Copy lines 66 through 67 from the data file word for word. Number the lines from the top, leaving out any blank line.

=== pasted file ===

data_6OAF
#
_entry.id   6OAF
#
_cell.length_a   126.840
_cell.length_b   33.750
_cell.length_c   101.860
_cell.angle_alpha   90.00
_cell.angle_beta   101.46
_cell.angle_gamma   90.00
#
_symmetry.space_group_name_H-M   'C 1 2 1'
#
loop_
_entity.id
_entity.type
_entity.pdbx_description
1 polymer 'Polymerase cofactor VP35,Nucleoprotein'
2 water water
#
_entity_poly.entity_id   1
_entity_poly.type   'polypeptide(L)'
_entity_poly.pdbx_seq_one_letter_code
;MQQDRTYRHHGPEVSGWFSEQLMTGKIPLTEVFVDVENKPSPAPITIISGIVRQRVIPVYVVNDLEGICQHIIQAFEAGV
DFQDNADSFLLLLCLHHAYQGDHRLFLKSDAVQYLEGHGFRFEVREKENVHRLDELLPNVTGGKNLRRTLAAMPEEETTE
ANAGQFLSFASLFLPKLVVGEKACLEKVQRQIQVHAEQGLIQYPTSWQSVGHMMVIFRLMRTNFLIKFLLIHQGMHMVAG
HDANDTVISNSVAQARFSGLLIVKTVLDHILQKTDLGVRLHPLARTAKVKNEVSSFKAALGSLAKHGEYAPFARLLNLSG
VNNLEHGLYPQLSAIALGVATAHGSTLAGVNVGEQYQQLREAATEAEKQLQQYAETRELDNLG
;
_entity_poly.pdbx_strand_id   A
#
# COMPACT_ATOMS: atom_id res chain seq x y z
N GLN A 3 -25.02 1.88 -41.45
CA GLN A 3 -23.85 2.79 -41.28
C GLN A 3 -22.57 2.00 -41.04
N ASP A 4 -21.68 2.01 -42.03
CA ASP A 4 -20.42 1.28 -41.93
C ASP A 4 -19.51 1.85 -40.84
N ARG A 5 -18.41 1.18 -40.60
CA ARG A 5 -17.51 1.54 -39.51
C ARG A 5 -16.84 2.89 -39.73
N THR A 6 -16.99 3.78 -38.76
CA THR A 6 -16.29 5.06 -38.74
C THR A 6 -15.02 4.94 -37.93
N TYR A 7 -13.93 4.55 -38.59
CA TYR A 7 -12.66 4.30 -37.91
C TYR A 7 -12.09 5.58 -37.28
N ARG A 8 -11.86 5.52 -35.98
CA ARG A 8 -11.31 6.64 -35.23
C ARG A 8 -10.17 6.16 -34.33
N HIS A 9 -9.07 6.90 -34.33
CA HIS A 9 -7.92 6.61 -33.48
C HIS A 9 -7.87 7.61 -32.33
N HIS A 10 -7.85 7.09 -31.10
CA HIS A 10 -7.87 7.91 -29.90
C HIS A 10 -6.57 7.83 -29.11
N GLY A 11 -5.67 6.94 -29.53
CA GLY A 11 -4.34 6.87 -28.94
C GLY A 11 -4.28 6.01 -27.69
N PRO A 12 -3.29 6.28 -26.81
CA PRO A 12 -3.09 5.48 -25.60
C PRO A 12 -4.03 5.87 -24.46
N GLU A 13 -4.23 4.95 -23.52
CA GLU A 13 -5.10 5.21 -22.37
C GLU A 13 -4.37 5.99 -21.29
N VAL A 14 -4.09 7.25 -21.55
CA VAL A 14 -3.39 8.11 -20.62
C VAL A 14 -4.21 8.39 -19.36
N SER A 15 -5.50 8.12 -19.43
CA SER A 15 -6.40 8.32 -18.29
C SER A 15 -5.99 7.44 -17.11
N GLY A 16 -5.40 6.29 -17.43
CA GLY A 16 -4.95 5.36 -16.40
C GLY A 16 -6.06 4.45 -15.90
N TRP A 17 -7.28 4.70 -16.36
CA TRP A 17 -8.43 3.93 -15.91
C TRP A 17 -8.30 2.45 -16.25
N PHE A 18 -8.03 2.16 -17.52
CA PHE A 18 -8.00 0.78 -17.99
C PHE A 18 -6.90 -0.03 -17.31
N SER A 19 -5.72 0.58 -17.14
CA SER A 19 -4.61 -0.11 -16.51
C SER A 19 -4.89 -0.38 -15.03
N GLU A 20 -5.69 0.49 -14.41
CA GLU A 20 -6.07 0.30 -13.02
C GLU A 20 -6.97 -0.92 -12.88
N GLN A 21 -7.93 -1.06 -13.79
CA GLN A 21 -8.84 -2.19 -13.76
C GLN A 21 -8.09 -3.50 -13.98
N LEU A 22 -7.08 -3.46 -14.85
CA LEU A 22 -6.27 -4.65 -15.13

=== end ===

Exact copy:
N VAL A 14 -4.09 7.25 -21.55
CA VAL A 14 -3.39 8.11 -20.62